The moment the 25-year-old protester got home from demonstrations that turned violent – tear gas still stinging her eyes – she knew what she had to do: delete all of her Chinese phone apps.
WeChat was gone. So was Alipay and the shopping app Taobao. She then installed a virtual private network on her smartphone to use with the secure messaging app Telegram in an attempt to stay hidden from cyber-monitors.
“I’m just doing anything” to stay ahead of police surveillance and hide her identity, said the protester. She asked to be referred only by her first name, Alexa, to avoid drawing the attention of authorities amid the most serious groundswell against Chinese-directed rule in Hong Kong since 2014.
Protests that expanded over the past week against a bill allowing extraditions to mainland China were marked by something unprecedented: A coordinated effort by demonstrators to leave no trace for authorities and their enhanced tracking systems.
Protesters used only secure digital messaging apps such as Telegram, and otherwise went completely analogue in their movements: buying single ride subway tickets instead of prepaid stored value cards, forgoing credit cards and mobile payments in favor of cash, and taking no selfies or photos of the chaos.
They wore face masks to obscure themselves from CCTVs and in fear of facial recognition software, and bought fresh pay-as-you-go SIM cards.
And, unlike the pro-democracy movement in 2014, the latest demonstrations also have remained intentionally leaderless in another attempt to frustrate police, who have used tear gas and rubber bullets against the crowds.
On Saturday, Hong Kong chief executive Carrie Lam announced the postponement of the extradition bill, saying she hoped to return peace to the streets of the city. But the measure was not fully withdrawn and Lam still expressed support.
Protesters, meanwhile, have called for another major show of defiance on the streets on Sunday.
Amid the chaos, Hong Kong has offered a picture of what it looks like to stage mass civil disobedience in the age of the surveillance state.
“The Chinese government will do a lot of things to try to monitor their own people,” said Bonnie Leung, a leader of the Hong Kong-based Civil Human Rights Front.
Leung cited media coverage of Chinese use of artificial intelligence to track individuals and its social credit score system.
“We believe that could happen to Hong Kong, too,” she said.
The core of the protests is over the belief that Beijing – which was handed back control of the former British colony more than 20 years ago – is increasingly stripping Hong Kong of its cherished freedoms and autonomy.
But the identity-masking efforts by the protesters also reflects deep suspicions that lines between China and Hong Kong no longer exist – including close cooperation between Hong Kong police and their mainland counterparts who have among the most advanced and intrusive surveillance systems.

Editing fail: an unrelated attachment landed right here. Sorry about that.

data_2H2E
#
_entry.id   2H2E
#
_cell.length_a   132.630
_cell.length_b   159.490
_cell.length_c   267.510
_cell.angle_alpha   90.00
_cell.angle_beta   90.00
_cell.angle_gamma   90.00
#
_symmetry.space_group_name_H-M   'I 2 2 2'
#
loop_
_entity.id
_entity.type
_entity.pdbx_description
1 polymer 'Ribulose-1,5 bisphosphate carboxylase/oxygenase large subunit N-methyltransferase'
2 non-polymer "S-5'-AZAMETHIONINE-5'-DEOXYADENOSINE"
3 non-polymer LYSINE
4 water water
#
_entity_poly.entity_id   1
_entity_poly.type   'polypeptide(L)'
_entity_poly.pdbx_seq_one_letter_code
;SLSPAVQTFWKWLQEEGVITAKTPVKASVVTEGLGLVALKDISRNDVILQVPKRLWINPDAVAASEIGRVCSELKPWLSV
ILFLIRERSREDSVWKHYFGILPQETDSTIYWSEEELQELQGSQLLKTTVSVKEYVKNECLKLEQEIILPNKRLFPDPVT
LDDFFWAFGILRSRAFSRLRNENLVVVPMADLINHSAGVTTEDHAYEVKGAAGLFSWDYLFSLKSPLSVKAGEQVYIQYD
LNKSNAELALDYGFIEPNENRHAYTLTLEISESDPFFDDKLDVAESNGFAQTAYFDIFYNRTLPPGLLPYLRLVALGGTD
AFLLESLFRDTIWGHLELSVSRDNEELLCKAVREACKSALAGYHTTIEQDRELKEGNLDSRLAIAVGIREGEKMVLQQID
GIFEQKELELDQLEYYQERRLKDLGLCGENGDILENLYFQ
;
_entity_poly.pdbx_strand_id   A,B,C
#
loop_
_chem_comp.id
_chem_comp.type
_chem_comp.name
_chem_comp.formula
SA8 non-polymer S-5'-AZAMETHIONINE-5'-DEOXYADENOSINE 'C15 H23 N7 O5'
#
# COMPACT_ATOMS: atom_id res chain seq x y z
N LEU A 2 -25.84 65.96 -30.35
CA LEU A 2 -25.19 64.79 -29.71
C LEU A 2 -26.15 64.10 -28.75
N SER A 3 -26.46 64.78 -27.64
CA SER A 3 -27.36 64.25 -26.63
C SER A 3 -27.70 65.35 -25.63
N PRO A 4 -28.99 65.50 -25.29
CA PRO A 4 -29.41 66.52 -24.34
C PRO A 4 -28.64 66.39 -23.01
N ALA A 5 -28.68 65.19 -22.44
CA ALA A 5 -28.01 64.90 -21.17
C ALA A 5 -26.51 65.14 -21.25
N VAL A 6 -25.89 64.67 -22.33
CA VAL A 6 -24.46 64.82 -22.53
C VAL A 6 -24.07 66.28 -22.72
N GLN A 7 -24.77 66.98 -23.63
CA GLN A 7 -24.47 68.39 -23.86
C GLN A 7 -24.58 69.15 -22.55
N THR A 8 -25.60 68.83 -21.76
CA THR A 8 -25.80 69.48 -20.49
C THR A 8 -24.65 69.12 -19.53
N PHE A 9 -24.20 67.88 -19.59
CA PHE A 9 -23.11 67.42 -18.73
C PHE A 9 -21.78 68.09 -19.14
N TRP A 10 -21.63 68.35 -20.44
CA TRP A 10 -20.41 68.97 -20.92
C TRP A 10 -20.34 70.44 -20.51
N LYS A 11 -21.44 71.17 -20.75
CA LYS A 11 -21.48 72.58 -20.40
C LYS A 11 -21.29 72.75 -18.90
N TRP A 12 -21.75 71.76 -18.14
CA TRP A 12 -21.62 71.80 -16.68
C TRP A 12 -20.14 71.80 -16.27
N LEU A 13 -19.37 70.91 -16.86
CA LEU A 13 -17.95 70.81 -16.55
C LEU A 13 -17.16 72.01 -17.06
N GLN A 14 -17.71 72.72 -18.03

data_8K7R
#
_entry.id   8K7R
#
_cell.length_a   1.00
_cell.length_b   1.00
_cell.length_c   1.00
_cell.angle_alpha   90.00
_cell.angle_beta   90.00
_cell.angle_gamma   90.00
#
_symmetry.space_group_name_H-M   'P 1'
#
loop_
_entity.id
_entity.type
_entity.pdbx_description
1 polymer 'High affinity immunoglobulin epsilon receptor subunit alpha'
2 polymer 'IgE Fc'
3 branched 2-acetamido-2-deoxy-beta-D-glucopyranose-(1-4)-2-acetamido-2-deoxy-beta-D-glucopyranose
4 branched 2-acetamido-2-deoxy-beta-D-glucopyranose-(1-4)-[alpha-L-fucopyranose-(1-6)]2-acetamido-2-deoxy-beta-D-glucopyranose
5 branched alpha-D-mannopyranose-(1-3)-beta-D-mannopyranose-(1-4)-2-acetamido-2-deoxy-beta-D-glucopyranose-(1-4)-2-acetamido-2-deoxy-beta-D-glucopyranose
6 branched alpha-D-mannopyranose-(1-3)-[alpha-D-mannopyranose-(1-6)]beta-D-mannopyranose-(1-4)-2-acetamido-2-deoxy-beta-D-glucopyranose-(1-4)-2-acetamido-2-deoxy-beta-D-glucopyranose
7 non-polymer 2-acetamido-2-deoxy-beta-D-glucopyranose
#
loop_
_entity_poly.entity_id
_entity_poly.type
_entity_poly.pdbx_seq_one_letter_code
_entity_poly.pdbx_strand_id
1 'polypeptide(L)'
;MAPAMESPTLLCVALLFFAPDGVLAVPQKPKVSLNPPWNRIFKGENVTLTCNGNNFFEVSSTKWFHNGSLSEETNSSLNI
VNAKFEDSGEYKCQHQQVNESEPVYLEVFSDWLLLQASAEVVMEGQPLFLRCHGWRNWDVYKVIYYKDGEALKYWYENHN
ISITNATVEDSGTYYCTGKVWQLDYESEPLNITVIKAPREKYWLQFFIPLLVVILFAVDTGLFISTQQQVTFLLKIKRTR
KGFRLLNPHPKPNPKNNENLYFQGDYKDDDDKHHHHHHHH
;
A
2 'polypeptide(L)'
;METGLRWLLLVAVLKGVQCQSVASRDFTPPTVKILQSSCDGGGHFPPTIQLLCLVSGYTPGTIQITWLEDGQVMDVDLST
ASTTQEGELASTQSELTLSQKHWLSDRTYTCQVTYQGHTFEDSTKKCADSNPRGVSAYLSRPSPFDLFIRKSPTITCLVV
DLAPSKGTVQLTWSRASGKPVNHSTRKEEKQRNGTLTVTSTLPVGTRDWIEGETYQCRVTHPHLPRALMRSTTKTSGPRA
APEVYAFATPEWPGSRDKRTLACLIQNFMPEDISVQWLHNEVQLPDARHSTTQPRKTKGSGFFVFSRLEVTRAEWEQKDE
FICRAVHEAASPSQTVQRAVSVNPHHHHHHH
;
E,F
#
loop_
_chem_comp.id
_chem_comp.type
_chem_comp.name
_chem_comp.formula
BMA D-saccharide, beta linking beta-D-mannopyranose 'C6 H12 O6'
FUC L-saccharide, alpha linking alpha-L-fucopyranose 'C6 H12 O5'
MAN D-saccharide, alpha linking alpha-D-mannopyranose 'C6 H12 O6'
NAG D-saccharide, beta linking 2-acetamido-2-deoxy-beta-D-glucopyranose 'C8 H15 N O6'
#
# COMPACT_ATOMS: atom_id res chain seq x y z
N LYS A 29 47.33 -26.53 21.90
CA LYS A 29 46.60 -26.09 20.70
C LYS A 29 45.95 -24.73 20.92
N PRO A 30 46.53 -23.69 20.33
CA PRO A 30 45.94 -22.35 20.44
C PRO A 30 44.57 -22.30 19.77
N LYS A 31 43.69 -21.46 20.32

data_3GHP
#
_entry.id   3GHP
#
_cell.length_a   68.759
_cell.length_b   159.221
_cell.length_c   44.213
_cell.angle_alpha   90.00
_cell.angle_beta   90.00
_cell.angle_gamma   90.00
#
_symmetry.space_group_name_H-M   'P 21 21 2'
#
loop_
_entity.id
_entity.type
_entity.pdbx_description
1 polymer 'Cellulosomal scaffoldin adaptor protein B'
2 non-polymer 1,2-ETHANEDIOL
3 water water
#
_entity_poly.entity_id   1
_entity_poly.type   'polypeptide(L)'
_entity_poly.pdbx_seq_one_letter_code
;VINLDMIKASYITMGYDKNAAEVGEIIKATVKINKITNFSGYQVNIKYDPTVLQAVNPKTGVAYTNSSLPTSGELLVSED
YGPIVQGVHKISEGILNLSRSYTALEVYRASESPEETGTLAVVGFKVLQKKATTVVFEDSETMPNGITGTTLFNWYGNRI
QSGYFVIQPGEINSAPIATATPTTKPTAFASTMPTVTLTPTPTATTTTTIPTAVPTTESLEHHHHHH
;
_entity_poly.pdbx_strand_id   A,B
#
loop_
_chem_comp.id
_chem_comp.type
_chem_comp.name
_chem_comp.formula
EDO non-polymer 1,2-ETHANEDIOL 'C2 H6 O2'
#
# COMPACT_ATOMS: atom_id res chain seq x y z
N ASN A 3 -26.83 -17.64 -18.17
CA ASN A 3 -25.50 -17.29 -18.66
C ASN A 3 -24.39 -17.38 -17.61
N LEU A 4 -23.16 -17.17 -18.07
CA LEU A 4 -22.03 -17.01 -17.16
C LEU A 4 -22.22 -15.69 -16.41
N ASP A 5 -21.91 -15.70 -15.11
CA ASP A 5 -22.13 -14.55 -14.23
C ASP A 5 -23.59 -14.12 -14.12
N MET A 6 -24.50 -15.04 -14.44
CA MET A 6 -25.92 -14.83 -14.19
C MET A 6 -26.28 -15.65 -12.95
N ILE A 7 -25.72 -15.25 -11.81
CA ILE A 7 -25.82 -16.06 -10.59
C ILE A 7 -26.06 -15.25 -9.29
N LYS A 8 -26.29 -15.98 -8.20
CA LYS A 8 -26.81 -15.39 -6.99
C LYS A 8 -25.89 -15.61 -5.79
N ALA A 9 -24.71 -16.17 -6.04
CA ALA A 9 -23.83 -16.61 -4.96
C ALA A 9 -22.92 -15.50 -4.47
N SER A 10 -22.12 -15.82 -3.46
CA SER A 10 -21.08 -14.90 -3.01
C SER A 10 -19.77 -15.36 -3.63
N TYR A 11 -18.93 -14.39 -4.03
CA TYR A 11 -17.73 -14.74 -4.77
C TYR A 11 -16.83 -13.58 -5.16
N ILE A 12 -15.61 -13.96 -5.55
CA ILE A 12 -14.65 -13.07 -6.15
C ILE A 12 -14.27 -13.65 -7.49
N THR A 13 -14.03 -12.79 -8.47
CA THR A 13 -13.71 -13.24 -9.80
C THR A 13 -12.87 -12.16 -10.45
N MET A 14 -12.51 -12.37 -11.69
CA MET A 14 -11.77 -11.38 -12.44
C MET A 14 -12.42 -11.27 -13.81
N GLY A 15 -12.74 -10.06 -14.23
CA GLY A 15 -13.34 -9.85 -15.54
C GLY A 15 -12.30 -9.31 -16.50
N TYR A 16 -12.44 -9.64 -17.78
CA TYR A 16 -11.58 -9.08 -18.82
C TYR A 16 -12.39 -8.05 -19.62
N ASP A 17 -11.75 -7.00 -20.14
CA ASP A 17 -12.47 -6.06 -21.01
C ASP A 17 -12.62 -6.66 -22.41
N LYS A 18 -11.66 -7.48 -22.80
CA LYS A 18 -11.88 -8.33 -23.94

“It is the fundamental reason people are protesting in the first place,” said Antony Dapiran, who wrote a book on protest culture in Hong Kong. “They don’t trust Beijing, they don’t trust their authorities and the legal system, and they don’t like the blurring of lines between Beijing and Hong Kong.”
For many who had taken to the streets over the past week, the fight was a familiar one.
In 2014, protesters occupied Hong Kong’s main arteries for 79 days demanding full universal suffrage in the territory. Prominent student leaders and activists marshaled up support night after night in mini cities that had been set up on Hong Kong’s thoroughfares, until they were eventually cleared out by police.
Today, all of the most prominent leaders of that movement – Joshua Wong, only a teenager at the time of the protests, legal scholar Benny Tai and Chan Kin-man, a sociology professor – are in jail.
The masses gathered around government buildings this week were without clear leaders. Demonstrators shared protest tips and security measures with people they had met just hours before to avoid a similar fate. Meetups were primarily planned on Telegram, which became the top trending app on the iPhone app store in Hong Kong in the days leading up to the protest.
“Information on personal safety was passed around on Telegram channels and group chats,” said Caden, a 21 year-old Hong Kong student in Indiana who returned home early to participate. When he among estimated 1 million marching on June 7 to begin the protest movement.
On the group groups, Caden received a barrage of advice which included changing your username on Telegram so it sounds nothing like your actual name, changing your phone number associated with app and using SIM cards without a contract.
“We are much more cautious now for sure than in 2014. Back then, it was still kind of rare for the police to arrest people through social media,” Caden said, declining to give his full name for fear of retribution. “All of this is definitely new for most people there.”